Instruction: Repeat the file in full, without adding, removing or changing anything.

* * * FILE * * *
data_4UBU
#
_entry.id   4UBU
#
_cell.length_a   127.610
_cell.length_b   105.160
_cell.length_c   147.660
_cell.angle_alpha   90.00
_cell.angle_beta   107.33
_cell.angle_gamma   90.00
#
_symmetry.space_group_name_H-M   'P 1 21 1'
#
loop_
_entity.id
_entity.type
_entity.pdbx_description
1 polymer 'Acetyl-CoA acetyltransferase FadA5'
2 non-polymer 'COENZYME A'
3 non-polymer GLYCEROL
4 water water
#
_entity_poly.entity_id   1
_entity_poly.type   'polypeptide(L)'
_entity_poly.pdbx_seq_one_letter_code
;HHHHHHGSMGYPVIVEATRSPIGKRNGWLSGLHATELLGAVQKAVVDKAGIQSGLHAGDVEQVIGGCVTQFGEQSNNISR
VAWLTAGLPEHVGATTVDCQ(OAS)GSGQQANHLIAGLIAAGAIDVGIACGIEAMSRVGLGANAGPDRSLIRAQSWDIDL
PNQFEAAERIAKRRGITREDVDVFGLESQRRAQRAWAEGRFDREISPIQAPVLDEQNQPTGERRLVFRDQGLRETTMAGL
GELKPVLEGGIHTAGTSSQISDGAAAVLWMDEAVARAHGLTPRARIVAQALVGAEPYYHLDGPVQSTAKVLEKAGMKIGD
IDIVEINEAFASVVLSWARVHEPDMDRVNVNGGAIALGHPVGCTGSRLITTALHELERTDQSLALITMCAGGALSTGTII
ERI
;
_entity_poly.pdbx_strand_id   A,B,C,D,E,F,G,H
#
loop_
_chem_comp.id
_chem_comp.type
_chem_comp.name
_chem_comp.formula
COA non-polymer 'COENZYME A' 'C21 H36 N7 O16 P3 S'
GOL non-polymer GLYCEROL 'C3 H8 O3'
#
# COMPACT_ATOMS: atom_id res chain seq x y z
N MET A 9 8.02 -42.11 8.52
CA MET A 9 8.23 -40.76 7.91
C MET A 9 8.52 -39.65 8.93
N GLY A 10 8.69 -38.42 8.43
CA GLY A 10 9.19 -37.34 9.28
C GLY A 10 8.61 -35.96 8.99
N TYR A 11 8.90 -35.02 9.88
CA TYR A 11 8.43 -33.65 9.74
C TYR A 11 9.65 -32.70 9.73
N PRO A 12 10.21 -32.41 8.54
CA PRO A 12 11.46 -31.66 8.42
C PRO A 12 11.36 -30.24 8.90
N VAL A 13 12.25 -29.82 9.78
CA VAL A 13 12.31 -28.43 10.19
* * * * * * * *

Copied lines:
data_4UBU
#
_entry.id   4UBU
#
_cell.length_a   127.610
_cell.length_b   105.160
_cell.length_c   147.660
_cell.angle_alpha   90.00
_cell.angle_beta   107.33
_cell.angle_gamma   90.00
#
_symmetry.space_group_name_H-M   'P 1 21 1'
#
loop_
_entity.id
_entity.type
_entity.pdbx_description
1 polymer 'Acetyl-CoA acetyltransferase FadA5'
2 non-polymer 'COENZYME A'
3 non-polymer GLYCEROL
4 water water
#
_entity_poly.entity_id   1
_entity_poly.type   'polypeptide(L)'
_entity_poly.pdbx_seq_one_letter_code
;HHHHHHGSMGYPVIVEATRSPIGKRNGWLSGLHATELLGAVQKAVVDKAGIQSGLHAGDVEQVIGGCVTQFGEQSNNISR
VAWLTAGLPEHVGATTVDCQ(OAS)GSGQQANHLIAGLIAAGAIDVGIACGIEAMSRVGLGANAGPDRSLIRAQSWDIDL
PNQFEAAERIAKRRGITREDVDVFGLESQRRAQRAWAEGRFDREISPIQAPVLDEQNQPTGERRLVFRDQGLRETTMAGL
GELKPVLEGGIHTAGTSSQISDGAAAVLWMDEAVARAHGLTPRARIVAQALVGAEPYYHLDGPVQSTAKVLEKAGMKIGD
IDIVEINEAFASVVLSWARVHEPDMDRVNVNGGAIALGHPVGCTGSRLITTALHELERTDQSLALITMCAGGALSTGTII
ERI
;
_entity_poly.pdbx_strand_id   A,B,C,D,E,F,G,H
#
loop_
_chem_comp.id
_chem_comp.type
_chem_comp.name
_chem_comp.formula
COA non-polymer 'COENZYME A' 'C21 H36 N7 O16 P3 S'
GOL non-polymer GLYCEROL 'C3 H8 O3'
#
# COMPACT_ATOMS: atom_id res chain seq x y z
N MET A 9 8.02 -42.11 8.52
CA MET A 9 8.23 -40.76 7.91
C MET A 9 8.52 -39.65 8.93
N GLY A 10 8.69 -38.42 8.43
CA GLY A 10 9.19 -37.34 9.28
C GLY A 10 8.61 -35.96 8.99
N TYR A 11 8.90 -35.02 9.88
CA TYR A 11 8.43 -33.65 9.74
C TYR A 11 9.65 -32.70 9.73
N PRO A 12 10.21 -32.41 8.54
CA PRO A 12 11.46 -31.66 8.42
C PRO A 12 11.36 -30.24 8.90
N VAL A 13 12.25 -29.82 9.78
CA VAL A 13 12.31 -28.43 10.19